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Role Playing (Games) Games

Blizzard Launches Third WoW Expansion, Cataclysm 218

Posted by Soulskill
from the resetting-the-treadmill dept.
Last night marked the launch of Cataclysm, the third expansion for Blizzard's World of Warcraft. Cataclysm includes: two new races, both of which have their own starting zones; five new high-level zones that span the new 80-85 leveling content; seven new five-man dungeons (plus two heroic versions of classic dungeons); three end-game raids; a new profession; two new PvP battlegrounds; and one world PvP zone. In addition, Cataclysm features a revamp of Azeroth, the portion of the game world that went live when WoW originally launched in 2004, providing a much improved leveling experience for new players and alts. MMO-Champion posted a comprehensive collection of information about the new content. Of course, Cataclysm's launch has brought the video game addiction debate back to the fore.
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Blizzard Launches Third WoW Expansion, Cataclysm

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  • by Shivetya (243324) on Tuesday December 07, 2010 @08:54AM (#34472646) Homepage Journal

    With all the player friendly changes finally incorporated into the old world the game is essentially new enough for people who have never touched WOW. It also is freshened enough for existing players to want to revisit the old world. Overall, its a much better expansion than BC and possibly better than Wrath. Is it perfect, no, but rarely will changes please everyone.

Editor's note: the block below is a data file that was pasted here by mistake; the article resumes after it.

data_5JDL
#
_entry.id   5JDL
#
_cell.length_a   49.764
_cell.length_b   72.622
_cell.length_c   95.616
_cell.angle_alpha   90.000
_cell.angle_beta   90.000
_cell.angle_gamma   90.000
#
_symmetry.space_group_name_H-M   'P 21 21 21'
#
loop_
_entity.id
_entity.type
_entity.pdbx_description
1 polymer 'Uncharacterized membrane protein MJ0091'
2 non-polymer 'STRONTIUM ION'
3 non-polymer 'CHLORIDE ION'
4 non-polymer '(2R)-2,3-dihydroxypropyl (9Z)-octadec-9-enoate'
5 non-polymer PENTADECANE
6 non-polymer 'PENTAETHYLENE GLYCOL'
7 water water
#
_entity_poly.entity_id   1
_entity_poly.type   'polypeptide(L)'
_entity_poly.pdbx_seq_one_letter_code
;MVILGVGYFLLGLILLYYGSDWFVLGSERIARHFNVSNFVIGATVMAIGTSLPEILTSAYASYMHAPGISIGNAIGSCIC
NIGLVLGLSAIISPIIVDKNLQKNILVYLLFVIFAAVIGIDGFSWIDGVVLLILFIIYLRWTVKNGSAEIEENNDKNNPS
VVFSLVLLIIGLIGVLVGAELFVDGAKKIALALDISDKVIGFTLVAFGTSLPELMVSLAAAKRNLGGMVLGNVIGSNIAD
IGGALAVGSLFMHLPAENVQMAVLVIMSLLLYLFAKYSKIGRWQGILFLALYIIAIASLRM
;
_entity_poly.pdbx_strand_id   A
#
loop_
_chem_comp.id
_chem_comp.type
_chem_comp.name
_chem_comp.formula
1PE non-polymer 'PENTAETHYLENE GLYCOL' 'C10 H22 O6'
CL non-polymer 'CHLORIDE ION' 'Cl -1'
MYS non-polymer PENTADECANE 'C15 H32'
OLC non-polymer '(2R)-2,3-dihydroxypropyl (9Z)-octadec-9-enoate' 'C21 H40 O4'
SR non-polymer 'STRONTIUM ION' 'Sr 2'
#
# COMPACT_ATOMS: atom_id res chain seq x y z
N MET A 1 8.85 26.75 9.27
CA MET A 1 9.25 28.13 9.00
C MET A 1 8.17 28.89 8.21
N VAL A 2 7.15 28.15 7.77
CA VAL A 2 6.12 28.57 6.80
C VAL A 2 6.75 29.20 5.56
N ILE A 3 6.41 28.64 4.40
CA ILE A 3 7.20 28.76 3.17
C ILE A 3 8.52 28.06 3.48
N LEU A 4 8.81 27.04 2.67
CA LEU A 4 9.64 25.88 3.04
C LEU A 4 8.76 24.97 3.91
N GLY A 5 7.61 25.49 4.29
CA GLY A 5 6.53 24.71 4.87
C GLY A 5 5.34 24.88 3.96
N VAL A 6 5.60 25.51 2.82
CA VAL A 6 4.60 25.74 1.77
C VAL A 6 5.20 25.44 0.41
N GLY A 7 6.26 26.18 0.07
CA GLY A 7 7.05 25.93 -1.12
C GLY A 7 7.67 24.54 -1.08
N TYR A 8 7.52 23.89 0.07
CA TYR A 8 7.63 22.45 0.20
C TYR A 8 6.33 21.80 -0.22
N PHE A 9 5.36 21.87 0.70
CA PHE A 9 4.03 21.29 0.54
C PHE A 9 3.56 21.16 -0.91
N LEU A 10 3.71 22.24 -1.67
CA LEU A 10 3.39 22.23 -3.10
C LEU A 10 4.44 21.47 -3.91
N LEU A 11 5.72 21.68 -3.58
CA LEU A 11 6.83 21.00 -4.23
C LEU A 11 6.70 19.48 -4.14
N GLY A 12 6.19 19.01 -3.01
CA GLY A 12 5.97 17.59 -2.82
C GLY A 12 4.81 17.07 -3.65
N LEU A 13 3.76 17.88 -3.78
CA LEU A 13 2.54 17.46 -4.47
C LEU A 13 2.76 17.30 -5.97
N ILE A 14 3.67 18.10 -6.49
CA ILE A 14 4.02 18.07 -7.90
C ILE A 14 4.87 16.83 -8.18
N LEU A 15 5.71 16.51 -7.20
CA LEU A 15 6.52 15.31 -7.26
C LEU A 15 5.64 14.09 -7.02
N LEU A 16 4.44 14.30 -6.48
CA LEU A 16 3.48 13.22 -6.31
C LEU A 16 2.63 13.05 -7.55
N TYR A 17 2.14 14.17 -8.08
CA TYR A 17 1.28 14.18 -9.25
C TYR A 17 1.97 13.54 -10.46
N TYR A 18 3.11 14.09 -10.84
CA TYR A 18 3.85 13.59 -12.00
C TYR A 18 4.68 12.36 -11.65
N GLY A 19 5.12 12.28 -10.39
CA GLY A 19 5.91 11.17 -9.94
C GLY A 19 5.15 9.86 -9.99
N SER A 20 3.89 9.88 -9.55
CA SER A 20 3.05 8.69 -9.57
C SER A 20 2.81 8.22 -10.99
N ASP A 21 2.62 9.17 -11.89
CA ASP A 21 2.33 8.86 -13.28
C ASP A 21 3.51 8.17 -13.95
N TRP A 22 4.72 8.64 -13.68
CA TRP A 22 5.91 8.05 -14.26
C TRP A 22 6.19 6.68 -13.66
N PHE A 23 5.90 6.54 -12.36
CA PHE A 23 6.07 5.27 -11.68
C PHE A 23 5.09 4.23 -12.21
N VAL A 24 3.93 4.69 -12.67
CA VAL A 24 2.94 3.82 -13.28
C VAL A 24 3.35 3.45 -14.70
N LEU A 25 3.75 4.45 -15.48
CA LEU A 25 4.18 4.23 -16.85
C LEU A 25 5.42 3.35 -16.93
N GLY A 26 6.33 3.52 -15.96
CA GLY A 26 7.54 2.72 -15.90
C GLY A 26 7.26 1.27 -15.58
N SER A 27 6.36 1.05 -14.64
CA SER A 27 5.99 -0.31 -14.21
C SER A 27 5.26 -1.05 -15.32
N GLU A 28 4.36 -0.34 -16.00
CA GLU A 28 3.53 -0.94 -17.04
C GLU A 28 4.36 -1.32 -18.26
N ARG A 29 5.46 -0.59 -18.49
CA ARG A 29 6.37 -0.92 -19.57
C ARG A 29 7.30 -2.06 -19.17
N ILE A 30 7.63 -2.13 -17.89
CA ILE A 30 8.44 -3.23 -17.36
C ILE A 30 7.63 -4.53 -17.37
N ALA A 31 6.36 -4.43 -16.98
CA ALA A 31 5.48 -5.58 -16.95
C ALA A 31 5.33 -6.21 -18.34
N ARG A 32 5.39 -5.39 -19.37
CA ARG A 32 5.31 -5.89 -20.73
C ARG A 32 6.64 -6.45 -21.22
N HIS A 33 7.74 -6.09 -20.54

FWIW, someone made maximum level with the help of their guild within hours of the game starting up in Europe. Should be fun seeing all the people crush through the zones and race an un-winnable race

  • by sunderland56 (621843) on Tuesday December 07, 2010 @08:59AM (#34472688)
    According to the level 80 shaman that lives in my basement, Blizzard has basically slashdotted themselves - there are *so* many people trying to play that their servers are basically non-responsive. Players on the WOW forums are suggesting that people open 16 games simultaneously (in windowed mode), and then start to play whichever one responds first - which, of course, makes the entire scenario 16x worse.
  • by Alioth (221270) <no@spam> on Tuesday December 07, 2010 @09:04AM (#34472726) Journal

    Worse still it made Starcraft 2 non-functional. I tried to have a quick game of SC2 last night, and as far as I could get was a frozen log-in screen and no way to either proceed or exit.

    I ended up having to ssh into my machine and kill -9 the Stacraft 2 process to get back to the desktop.